a type of prison building, conceived by the philosopher Jeremy Bentham, to allow an observer to observe all prisoners without the prisoners being able to tell if they are being observed or not, thus conveying a “sentiment of an invisible omniscience”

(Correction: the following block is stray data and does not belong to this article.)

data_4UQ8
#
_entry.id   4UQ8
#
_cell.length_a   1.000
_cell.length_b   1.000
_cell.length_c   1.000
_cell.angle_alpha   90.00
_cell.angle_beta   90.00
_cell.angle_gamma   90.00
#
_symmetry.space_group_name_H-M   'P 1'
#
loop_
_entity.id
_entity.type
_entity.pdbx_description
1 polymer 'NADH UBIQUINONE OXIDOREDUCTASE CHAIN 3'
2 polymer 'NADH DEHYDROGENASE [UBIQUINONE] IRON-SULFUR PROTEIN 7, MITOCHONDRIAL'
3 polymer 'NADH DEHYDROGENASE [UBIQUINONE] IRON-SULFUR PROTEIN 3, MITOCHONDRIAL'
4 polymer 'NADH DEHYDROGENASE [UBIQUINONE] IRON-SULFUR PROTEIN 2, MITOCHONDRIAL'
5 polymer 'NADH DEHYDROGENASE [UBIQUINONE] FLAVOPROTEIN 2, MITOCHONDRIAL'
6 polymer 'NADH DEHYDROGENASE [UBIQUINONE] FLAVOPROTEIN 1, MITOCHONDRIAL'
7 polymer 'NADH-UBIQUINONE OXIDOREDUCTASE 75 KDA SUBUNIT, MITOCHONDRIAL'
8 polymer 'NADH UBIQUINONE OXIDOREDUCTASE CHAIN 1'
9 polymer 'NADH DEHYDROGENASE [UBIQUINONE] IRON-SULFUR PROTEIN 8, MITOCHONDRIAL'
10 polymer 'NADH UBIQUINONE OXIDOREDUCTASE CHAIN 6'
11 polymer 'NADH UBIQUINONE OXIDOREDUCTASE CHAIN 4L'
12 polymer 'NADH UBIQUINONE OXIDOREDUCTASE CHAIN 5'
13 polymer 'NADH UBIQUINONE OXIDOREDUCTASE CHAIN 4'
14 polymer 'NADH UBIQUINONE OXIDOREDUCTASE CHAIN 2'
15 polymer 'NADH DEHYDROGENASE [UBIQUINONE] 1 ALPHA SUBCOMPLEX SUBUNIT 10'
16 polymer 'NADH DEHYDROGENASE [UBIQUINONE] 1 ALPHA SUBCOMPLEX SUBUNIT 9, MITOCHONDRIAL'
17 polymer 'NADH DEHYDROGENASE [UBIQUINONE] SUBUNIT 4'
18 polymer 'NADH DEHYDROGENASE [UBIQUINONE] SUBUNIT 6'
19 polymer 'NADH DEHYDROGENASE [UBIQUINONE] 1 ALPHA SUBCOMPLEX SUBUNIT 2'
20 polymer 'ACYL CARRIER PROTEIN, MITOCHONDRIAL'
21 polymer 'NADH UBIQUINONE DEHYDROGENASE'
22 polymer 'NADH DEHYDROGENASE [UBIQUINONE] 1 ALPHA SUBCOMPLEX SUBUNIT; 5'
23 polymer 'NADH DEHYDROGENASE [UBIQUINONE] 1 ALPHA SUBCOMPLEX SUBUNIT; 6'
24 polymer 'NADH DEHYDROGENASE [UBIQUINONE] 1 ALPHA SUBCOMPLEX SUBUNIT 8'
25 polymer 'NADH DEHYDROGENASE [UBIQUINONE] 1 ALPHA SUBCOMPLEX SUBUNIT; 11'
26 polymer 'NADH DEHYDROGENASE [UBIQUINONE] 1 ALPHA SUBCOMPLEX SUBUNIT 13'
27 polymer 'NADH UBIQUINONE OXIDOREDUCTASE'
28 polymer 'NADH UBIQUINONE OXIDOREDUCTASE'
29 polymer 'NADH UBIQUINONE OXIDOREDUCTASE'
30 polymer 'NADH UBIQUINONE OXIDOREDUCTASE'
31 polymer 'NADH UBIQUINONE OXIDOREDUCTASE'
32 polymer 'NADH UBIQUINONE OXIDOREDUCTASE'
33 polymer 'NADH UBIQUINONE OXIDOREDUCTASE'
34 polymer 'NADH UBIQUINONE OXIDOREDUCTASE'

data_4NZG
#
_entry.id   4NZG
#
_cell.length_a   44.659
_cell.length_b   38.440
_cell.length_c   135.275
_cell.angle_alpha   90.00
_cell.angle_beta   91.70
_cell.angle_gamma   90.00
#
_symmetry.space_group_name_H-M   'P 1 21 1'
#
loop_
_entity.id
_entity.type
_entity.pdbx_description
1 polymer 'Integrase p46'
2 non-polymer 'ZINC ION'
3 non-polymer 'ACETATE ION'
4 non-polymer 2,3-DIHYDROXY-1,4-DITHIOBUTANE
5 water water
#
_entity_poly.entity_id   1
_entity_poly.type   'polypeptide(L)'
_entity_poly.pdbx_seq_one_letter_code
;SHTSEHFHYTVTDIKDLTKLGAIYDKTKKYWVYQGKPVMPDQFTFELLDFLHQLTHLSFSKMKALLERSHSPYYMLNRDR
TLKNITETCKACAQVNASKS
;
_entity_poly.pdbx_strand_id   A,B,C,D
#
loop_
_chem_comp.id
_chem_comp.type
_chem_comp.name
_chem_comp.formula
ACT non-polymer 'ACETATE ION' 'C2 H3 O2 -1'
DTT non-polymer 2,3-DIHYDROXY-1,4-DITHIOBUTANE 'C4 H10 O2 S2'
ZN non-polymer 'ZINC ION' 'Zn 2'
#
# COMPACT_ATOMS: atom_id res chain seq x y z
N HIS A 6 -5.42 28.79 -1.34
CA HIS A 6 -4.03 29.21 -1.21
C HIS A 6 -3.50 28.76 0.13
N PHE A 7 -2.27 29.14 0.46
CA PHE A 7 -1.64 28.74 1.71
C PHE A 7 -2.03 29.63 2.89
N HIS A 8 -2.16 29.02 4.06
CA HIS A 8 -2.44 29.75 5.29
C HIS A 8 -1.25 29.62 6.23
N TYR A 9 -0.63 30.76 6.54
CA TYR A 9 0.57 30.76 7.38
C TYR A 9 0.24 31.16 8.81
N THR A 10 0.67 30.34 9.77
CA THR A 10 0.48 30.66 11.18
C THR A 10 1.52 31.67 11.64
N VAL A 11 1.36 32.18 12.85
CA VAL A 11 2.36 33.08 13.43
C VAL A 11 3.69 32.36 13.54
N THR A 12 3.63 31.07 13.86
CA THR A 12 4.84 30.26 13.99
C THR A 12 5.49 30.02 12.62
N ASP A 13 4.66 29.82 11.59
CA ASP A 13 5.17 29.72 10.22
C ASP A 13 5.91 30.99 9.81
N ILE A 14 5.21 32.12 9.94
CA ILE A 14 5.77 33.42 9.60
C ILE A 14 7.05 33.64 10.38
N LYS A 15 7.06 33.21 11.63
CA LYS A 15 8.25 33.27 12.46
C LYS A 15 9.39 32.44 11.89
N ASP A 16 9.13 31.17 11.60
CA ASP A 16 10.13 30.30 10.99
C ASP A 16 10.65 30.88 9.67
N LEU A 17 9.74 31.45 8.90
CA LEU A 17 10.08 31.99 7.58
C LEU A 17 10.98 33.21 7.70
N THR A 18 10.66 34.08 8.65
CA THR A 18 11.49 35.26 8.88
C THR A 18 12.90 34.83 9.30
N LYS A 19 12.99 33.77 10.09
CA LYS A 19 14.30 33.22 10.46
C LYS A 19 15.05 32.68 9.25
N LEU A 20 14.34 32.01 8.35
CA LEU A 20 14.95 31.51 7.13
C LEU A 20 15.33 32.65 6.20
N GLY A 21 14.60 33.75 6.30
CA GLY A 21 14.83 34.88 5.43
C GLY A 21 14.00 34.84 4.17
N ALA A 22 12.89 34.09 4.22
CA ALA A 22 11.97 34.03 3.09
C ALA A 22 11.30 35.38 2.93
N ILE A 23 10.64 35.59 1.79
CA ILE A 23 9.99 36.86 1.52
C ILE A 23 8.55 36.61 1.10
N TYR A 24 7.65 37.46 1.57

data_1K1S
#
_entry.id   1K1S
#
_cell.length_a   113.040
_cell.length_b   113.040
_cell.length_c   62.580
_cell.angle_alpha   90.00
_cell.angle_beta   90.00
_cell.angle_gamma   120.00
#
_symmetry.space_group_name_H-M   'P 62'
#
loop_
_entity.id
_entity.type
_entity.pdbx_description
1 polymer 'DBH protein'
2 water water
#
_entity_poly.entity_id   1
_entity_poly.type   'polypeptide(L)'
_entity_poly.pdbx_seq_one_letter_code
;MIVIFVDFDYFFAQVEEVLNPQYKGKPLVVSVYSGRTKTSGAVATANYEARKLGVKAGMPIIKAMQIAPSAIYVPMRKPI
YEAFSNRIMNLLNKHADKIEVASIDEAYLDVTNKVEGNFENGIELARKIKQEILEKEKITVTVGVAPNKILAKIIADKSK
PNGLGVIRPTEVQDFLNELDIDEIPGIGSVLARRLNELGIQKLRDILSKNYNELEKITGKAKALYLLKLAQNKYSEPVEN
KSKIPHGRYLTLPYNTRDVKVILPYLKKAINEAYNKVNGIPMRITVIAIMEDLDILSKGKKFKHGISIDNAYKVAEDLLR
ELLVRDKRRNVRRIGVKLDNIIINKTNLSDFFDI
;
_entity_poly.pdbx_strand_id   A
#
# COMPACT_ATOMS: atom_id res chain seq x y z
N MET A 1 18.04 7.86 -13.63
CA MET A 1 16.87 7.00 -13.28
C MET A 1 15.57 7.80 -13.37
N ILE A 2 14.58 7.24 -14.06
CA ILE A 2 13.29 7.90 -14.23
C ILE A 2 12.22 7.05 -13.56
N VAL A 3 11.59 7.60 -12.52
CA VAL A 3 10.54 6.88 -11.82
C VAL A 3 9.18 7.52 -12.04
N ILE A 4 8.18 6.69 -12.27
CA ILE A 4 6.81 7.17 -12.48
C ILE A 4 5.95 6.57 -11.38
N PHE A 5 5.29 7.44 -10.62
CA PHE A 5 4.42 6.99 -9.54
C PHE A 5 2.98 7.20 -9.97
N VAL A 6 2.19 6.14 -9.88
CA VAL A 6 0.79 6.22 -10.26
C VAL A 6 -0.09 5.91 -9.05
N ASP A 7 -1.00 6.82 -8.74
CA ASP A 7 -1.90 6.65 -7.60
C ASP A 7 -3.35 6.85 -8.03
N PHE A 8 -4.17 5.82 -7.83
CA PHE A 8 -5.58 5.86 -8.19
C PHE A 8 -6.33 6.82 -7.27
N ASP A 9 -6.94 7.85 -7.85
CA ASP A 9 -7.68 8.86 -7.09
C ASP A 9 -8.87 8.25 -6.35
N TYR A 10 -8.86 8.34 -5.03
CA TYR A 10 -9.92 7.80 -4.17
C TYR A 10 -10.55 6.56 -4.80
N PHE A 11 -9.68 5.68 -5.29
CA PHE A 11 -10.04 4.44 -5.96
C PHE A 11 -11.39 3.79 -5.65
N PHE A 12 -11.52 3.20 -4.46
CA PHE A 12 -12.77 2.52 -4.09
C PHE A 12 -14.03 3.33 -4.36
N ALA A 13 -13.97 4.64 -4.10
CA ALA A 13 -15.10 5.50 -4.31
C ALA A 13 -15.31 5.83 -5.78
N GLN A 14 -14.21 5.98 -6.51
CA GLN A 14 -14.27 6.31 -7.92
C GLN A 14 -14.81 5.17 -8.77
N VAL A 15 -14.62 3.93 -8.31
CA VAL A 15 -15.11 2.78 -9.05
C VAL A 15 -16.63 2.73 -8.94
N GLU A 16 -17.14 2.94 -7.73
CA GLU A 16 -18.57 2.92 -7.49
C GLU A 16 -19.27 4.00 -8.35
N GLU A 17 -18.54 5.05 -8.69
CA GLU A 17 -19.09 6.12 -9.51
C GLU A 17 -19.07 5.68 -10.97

This word, popularized within academia through the writings of Michel Foucault, was all the rage back when I was in grad school during the early 1990s. The definition above comes from Wikipedia, which has a lot more information about the literal and metaphorical uses of the term. The word pops up in an article in the August 2005 Wired magazine: “Build an arfid panopticon for the convenience of cops and spooks, and you can expect a swift and violent Orange Revolution.”

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